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(photo credit: Channel 10)
As the families of kidnapped IDF soldiers Gilad Shalit, Ehud Goldwasser and Eldad Regev wait and hope for their safe return, the families of three soldiers abducted and killed by Hizbullah six years ago saw for the first time on Tuesday new video footage of their sons' abduction.
A Lebanese film documenting the negotiating process over the 2003 return of the three soldiers' bodies was aired Tuesday night on Channel 10 and showed never-before-seen footage released by Hizbullah of the actual kidnapping and of missing IAF navigator Ron Arad speaking to his captors, the first time his voice has been heard since he was taken hostage in 1986. The Arad video was first aired last week by the Lebanese Broadcasting Corporation.
During the film Hizbullah leader Hassan Nasrallah announced that Hizbullah had received remains which were claimed to be Ron Arad's over the years.
"More than once we received bones which were claimed to be Ron Arad's. Forensic tests were performed in each of these cases, all returned with negative results," Nasrallah stated.
The detonation of a roadside bomb, followed by another bomb that blew a hole in the security fence, was how Hizbullah succeeded in kidnapping and killing the three soldiers in October 2000.
The footage, filmed by Hizbullah, shows how the unarmored jeep carrying Omar Sawayid, Benny Avraham and Adi Avitan drove up along the northern border fence until it was hit by a Hizbullah-planted bomb. Seconds later, Hizbullah gunmen are seen running to the gate, planting an explosive device and detonating it to open a passage for a 4x4 vehicle, which then crossed the border and picked up the three, seen being dragged into the car.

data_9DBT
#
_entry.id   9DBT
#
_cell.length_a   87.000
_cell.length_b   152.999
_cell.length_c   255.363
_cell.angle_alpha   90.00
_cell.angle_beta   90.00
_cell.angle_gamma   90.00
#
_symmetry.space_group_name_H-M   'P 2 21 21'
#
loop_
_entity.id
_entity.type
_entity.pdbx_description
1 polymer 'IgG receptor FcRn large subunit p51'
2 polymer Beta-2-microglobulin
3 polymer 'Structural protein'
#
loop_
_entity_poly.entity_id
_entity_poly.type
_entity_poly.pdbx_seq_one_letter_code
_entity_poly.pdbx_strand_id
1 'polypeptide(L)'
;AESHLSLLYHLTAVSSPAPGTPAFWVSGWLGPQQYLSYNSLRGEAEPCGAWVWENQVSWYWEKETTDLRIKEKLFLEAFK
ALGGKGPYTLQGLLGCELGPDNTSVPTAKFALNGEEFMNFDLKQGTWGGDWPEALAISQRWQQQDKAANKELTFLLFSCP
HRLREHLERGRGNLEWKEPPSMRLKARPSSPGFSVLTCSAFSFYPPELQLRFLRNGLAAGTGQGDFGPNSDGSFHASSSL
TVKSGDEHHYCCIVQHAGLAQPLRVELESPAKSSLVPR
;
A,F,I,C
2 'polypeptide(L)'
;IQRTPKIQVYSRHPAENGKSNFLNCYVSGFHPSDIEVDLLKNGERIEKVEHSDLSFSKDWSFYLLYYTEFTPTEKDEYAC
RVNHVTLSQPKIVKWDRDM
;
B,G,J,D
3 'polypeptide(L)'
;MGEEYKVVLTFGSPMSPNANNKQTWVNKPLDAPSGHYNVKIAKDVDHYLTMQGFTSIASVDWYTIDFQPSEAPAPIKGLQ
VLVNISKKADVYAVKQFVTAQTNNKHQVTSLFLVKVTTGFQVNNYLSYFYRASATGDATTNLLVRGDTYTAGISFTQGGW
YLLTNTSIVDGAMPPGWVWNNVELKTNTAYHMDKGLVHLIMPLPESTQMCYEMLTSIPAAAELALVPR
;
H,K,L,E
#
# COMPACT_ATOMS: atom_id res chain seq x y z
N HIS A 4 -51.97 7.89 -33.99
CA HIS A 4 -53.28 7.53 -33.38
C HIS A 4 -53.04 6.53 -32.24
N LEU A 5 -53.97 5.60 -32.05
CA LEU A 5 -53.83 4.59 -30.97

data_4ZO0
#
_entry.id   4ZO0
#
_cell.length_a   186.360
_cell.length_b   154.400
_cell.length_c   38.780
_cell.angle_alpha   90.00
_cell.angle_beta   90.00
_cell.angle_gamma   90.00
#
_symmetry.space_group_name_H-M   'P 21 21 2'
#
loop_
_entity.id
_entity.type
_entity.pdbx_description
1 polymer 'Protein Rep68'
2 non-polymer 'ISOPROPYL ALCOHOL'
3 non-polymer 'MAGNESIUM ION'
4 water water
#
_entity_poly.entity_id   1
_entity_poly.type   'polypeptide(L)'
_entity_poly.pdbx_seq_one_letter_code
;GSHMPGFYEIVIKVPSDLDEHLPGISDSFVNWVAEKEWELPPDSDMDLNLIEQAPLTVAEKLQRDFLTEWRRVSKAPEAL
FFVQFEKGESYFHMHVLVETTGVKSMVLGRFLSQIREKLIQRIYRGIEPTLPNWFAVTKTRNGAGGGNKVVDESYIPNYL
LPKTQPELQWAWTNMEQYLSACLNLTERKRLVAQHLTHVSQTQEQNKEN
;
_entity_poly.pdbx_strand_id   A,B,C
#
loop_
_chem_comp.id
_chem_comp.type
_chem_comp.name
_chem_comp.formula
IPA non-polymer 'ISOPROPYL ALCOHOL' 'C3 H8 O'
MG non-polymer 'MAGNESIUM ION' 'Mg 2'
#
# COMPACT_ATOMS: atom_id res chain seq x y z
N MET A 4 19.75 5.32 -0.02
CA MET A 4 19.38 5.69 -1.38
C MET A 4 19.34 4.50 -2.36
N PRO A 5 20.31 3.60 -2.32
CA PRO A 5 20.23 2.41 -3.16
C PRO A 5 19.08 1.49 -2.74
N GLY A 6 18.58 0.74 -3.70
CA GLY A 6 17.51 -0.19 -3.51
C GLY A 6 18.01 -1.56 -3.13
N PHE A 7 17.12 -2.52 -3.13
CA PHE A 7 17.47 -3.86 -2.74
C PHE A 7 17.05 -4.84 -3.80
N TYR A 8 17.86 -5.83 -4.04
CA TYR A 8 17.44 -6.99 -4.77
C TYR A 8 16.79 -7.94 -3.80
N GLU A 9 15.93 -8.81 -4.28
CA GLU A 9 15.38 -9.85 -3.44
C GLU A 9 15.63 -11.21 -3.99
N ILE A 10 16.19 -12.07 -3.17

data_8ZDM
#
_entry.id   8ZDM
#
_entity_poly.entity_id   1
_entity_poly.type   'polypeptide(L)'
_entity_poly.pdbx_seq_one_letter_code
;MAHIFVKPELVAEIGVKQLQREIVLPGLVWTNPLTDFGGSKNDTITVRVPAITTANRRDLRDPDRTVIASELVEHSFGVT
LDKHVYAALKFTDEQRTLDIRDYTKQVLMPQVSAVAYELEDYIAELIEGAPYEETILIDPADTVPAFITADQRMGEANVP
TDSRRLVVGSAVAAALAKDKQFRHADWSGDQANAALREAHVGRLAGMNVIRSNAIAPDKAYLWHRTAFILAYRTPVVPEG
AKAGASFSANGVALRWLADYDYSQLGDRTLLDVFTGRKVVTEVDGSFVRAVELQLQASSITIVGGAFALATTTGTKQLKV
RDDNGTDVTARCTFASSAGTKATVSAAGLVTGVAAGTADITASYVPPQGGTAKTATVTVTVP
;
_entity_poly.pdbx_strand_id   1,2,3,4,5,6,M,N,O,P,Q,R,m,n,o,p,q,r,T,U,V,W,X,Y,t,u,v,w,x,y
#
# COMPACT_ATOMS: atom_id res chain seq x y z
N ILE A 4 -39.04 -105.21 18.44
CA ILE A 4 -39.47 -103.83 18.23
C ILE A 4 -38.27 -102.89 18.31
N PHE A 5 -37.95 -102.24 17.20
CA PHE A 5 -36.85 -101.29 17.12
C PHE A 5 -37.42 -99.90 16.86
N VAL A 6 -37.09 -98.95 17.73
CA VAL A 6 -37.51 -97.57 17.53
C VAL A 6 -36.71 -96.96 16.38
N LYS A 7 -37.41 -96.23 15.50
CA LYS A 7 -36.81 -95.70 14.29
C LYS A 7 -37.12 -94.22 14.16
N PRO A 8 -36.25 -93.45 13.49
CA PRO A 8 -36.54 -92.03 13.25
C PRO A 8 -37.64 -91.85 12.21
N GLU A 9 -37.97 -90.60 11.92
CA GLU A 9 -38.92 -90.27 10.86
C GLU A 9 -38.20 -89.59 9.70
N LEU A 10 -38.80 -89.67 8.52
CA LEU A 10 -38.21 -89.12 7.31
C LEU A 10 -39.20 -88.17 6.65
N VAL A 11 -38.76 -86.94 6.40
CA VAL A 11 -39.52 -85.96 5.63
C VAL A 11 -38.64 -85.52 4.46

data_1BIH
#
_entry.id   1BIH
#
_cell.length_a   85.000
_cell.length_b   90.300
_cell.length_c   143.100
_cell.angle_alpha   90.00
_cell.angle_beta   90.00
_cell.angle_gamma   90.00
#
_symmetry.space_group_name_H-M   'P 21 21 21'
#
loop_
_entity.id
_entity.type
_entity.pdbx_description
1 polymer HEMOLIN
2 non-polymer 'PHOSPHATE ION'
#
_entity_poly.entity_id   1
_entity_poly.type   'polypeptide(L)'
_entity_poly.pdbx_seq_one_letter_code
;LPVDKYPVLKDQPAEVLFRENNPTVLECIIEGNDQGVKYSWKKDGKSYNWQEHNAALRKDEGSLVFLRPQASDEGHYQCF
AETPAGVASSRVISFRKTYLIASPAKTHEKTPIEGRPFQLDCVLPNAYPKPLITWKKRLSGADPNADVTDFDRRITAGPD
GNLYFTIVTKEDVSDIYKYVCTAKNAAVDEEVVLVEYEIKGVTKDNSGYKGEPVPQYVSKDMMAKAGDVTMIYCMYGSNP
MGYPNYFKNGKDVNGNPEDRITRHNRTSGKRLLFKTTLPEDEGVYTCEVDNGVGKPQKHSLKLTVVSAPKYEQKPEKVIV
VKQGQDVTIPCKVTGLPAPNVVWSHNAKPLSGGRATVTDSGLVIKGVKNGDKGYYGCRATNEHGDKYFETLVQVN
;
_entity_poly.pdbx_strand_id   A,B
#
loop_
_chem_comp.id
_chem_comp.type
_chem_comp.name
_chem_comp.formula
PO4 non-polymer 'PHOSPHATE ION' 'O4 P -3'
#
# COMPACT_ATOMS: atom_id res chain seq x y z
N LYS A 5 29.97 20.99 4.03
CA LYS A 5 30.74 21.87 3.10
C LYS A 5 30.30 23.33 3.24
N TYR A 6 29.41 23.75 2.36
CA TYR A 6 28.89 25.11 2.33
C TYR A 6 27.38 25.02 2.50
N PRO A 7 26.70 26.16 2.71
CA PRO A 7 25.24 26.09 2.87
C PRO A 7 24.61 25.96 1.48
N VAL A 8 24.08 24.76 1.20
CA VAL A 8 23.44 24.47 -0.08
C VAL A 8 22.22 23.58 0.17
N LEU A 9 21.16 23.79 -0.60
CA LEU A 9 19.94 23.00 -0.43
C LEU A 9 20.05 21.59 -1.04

A total of three and a half minutes passed from the initial explosion until the Hizbullah car returned to Lebanon with the soldiers. According to the investigation of the attack, it took the IDF close to 20 minutes to send troops to the scene and another 20 minutes to dispatch helicopters to begin searching for the Hizbullah car.
The parents of the soldiers accused UNIFIL of cooperating with Hizbullah by filming the attack and then passing on the footage to the Lebanese producers who made the movie.
"From the movie, it is clear that the UN cooperated with the attack. We told this then to [UN Secretary-General] Kofi Annan but he preferred to lie," said Haim Avraham, father of Benny. "Hizbullah did its best to erase any UN cooperation from the movie, but the UN's lies do become clear in the movie. They filmed the kidnapping and knew all along what was happening."
The parents also accused Hizbullah of murdering the soldiers in "cold blood," claiming that the footage from the movie showed that at least one of them was still alive following the bomb explosion, which until now was believed to have immediately killed all three.
"We saw the last moments of our children," Avraham said. "But what is clear is that they murdered our sons in cold blood following the kidnapping."
The IDF has said that the video did not shed new light on the Arad affair and did not contain any new information regarding his condition or whereabouts. The IDF, however, has admitted to not being familiar with the video until it was aired last week.
In the segment, Arad is seen smoking a cigarette and stating his parents' names. In heavily accented English he is seen saying, "I am a soldier in the Israeli army."
The second part of the video was expected to be screened on Channel 10 on Wednesday.